Asia Pacific (APAC) accounts for 35.9 per cent of the global number of cyber security events, according to the latest findings of the 2018 First Half Review of the Breach Level Index, released by Gemalto.
The report by the international digital security company also indicates that the APAC region was subject to 27.2 per cent of compromised records worldwide.
However, the actual figures could be much higher since most countries in Southeast Asia don’t require a compulsory report of data breaches.
Overall, the total number of records compromised worldwide in the first half (H1) of 2018 was 4,553,172,708. The number marks an increase of 133 per cent over the first half of 2017, making 2018 the year when more data has been stolen to date.
From a sector perspective, social media giants including Twitter and Facebook witnessed the greatest number of compromised records in H1 2018 at 2,555,000,000.
That’s a 14,927 per cent increase from the previous year. Between 2017 and 2018, the number of incidents involving social media held steady at just six.
"This year social media has been the top industry and threat vector for the compromise of personal data, a trend we can expect to continue with more and more sectors leveraging these platforms to reach key audiences, especially political teams gearing up for major elections," said Jason Hart, vice president and chief technology officer for data protection at Gemalto.
"We also expect to see more data breaches reported by European Union countries bound by the new General Data Protection Regulation [GDPR] and in Australia with the new Notifiable Data Breaches law.
"We should be careful not to misconstrue this as an increase in overall incidents in these areas but rather as a more accurate reflection of what is actually going on."
The industrial sector saw the highest growth rate amongst all other sectors, and healthcare companies experienced the greatest amount of security events in H1 2018 amongst all the industries at 256.
Malicious outsiders and identity theft on the rise
Identity theft was once again the most prevalent data breach type tracked in the Breach Level Index. It accounted for 3,972,437,893 compromised records - approximately 87.2 per cent of the accounts breached in H1 2018.
This number also represents an important growth of 1,128 per cent for identity theft over the previous year.
‘Malicious outsiders’ was identified as the leading factor behind most security incidents (56 per cent) - a change from last year’s prime data breach source, which was accidental loss.
Malicious outsiders were the agents behind Singapore’s most serious data breach to date, where the personal information of some 1.5 million patients was stolen in July from SingHealth, the country’s largest public healthcare provider.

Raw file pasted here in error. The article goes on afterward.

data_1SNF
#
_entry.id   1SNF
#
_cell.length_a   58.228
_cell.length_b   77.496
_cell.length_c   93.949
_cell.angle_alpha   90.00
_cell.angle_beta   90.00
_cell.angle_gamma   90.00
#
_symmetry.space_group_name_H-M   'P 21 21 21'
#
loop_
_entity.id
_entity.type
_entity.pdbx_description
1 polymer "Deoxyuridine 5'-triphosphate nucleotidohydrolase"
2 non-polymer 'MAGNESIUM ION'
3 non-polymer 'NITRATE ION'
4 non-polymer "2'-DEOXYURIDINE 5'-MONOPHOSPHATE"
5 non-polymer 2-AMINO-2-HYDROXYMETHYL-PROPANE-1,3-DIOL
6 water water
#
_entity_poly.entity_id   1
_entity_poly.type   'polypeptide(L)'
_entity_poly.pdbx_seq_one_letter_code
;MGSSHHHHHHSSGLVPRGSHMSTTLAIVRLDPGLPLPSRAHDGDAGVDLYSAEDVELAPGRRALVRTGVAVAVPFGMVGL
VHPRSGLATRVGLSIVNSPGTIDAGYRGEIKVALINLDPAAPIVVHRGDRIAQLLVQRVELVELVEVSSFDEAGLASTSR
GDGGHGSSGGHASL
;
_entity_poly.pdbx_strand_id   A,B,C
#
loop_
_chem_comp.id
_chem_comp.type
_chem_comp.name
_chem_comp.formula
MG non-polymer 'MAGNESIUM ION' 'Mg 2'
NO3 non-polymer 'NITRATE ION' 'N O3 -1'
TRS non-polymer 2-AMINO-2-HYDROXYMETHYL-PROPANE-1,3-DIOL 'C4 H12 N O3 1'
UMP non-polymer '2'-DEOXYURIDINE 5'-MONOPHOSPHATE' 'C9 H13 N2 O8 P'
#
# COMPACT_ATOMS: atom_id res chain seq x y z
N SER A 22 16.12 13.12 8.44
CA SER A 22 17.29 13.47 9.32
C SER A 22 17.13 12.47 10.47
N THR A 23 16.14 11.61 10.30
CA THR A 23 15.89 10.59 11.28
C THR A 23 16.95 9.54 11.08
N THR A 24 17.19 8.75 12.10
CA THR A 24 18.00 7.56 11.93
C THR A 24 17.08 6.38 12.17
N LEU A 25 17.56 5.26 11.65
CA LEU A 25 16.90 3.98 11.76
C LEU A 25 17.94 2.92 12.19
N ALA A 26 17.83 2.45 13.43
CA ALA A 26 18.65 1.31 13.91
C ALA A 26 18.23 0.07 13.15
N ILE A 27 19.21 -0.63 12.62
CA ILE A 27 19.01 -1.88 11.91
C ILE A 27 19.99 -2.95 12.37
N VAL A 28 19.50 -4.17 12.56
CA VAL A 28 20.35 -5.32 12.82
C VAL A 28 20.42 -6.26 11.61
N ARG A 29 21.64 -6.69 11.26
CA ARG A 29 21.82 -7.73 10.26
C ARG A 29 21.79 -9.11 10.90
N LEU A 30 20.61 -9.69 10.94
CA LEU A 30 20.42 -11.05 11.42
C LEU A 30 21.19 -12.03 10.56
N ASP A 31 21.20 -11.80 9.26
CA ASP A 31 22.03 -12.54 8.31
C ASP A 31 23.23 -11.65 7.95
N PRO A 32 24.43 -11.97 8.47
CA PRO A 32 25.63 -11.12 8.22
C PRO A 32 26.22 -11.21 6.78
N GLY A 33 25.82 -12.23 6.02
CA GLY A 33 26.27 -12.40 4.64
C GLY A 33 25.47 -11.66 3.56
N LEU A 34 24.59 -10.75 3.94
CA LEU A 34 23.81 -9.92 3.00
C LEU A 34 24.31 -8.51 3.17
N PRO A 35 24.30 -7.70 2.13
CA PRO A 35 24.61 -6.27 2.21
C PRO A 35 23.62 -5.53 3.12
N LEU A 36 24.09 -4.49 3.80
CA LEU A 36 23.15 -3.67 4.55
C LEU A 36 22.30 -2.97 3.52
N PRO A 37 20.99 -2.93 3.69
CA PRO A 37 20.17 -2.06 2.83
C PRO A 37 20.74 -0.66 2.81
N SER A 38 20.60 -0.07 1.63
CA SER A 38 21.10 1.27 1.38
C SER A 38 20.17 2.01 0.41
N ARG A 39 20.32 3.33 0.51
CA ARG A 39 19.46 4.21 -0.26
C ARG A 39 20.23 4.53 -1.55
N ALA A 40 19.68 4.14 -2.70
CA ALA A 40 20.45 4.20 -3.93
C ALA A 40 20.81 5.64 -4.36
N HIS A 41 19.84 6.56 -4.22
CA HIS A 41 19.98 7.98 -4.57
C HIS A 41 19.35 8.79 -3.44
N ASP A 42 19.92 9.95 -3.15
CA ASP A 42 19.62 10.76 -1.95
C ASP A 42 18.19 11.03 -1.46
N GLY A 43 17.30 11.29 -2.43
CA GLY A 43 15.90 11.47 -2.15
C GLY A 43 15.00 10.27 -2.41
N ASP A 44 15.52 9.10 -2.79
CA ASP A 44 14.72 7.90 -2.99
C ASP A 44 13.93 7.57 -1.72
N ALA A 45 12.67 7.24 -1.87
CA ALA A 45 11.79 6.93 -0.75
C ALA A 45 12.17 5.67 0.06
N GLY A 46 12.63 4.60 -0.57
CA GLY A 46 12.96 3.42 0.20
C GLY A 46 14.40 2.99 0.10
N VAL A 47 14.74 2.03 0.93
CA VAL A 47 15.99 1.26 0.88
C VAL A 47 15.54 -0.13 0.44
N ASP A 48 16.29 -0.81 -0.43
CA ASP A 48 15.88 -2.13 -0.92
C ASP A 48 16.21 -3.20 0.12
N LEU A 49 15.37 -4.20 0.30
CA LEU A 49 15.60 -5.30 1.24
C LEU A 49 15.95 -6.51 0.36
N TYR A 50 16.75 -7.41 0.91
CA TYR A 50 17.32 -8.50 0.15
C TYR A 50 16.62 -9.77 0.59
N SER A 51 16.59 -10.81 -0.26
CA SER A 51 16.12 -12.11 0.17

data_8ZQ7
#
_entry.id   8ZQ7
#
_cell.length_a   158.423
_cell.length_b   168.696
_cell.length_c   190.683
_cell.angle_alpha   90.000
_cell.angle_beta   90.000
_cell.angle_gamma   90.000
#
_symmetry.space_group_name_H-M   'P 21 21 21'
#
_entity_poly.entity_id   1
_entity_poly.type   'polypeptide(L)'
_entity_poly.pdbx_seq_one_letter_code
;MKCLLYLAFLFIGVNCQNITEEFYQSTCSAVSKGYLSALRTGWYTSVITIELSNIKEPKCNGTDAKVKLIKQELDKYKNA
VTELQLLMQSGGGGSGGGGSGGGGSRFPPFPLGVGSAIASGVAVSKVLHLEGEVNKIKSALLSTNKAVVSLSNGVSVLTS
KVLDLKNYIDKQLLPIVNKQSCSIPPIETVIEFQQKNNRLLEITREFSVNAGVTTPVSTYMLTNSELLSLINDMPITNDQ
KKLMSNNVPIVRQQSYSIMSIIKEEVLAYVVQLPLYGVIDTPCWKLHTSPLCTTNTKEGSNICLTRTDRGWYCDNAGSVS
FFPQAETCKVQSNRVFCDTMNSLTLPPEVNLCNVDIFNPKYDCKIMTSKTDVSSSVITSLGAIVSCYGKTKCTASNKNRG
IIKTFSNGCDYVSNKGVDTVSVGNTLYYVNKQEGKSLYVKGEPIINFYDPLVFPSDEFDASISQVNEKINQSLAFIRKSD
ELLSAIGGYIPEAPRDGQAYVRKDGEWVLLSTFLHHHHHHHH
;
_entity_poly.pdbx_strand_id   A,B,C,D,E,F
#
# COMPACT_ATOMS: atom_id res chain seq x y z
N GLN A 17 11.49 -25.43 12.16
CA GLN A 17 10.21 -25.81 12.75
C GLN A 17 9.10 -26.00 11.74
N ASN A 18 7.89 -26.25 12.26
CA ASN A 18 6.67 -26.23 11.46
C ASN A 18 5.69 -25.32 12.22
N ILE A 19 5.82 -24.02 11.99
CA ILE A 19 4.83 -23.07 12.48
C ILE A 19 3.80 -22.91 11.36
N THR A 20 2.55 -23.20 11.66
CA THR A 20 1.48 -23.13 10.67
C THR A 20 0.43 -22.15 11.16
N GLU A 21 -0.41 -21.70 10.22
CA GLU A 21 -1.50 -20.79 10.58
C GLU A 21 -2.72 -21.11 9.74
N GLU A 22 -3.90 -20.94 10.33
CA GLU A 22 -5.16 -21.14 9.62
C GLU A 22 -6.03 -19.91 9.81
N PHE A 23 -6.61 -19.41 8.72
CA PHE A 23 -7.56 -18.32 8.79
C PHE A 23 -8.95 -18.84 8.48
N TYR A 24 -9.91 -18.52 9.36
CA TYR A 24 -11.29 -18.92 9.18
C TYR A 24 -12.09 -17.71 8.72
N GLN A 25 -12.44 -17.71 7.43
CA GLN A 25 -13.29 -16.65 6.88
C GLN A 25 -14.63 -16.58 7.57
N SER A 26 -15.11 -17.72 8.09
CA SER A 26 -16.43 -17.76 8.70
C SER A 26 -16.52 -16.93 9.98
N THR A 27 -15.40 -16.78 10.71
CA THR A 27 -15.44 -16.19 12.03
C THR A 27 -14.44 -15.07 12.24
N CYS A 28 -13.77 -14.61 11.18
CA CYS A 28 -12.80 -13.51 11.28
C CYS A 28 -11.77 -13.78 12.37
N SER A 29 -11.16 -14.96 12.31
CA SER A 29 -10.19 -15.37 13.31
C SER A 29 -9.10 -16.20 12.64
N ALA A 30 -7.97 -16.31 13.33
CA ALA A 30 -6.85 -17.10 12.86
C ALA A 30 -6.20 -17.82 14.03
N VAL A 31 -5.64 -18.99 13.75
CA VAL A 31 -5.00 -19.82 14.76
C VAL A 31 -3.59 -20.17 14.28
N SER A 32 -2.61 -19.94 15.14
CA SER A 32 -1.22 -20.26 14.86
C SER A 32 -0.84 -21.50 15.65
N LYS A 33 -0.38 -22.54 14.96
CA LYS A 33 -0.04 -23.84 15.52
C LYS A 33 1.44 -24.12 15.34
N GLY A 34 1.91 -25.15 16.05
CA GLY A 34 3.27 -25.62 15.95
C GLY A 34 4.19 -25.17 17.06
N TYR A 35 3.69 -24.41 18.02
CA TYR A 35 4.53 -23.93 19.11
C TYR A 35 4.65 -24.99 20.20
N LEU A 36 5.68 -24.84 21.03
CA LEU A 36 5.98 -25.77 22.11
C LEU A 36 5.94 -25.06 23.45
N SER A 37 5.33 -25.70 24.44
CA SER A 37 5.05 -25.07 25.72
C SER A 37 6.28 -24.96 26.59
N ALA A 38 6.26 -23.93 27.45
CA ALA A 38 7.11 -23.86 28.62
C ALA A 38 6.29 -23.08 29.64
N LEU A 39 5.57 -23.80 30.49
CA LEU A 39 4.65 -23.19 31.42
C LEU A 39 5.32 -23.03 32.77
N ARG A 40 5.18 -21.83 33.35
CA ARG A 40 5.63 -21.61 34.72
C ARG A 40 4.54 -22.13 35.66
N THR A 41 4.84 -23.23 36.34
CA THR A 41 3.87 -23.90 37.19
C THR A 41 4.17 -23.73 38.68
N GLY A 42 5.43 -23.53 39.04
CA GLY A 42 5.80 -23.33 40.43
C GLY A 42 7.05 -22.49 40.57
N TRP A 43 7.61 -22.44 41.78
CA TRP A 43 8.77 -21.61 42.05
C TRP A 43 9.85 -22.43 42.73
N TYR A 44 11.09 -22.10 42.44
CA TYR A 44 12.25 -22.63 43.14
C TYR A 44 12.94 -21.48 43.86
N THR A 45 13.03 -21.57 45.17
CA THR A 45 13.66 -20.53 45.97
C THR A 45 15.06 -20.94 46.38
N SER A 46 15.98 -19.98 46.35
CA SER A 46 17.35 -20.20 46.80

Data protection legislation in Southeast Asia
Earlier this month, the Personal Data Protection Commision of Singapore (PDPC) imposed financial penalties of S$6,000 (US$4,362) and S$7,000 (US$5,089) respectively on Grabcar and Club the Chambers in two separate data breach cases for failing to make reasonable security arrangements to prevent the unauthorised disclosure of individuals' personal data.
In the case of Grabcar, the PDPC received a complaint from one of the company’s drivers whose personal data was disclosed after unauthorised disclosure through a Google Forms survey created by GrabHitch (a commercial arm of Grab).
Singapore’s PDPC has quickly established itself as one of the most rigorous and involved regulators internationally.
Despite the Personal Data Protection Act 2012 (PDPA) being a far cry from the European Union’s GDPR, nonetheless it is the most strict data protection legislation currently in place in the Southeast Asian region, where some countries still haven’t developed comprehensive data protection legislation.
Although there are no mandatory requirements under the PDPA for data users to notify the PDPC or individuals in the case of a data breach, the PDPC issued a best practice guide in May 2015 to help organisations manage personal data breaches effectively, and more recent guidelines provide practical tips on avoiding and managing risks such as accidental data disclosure.
It is recommended that affected individuals be notified immediately if a data breach involves sensitive personal data and the PDPC should be notified as soon as possible of any data breaches that might cause public concern or where there is a risk of harm to a group of affected individuals.
The PDPC's first public consultation reviewing the Act ("PDPA Consultation") closed in October 2017, and focused on 'approaches to managing personal data in the digital economy', with topics including 'challenges for alternatives to consent' and mandatory breach notification.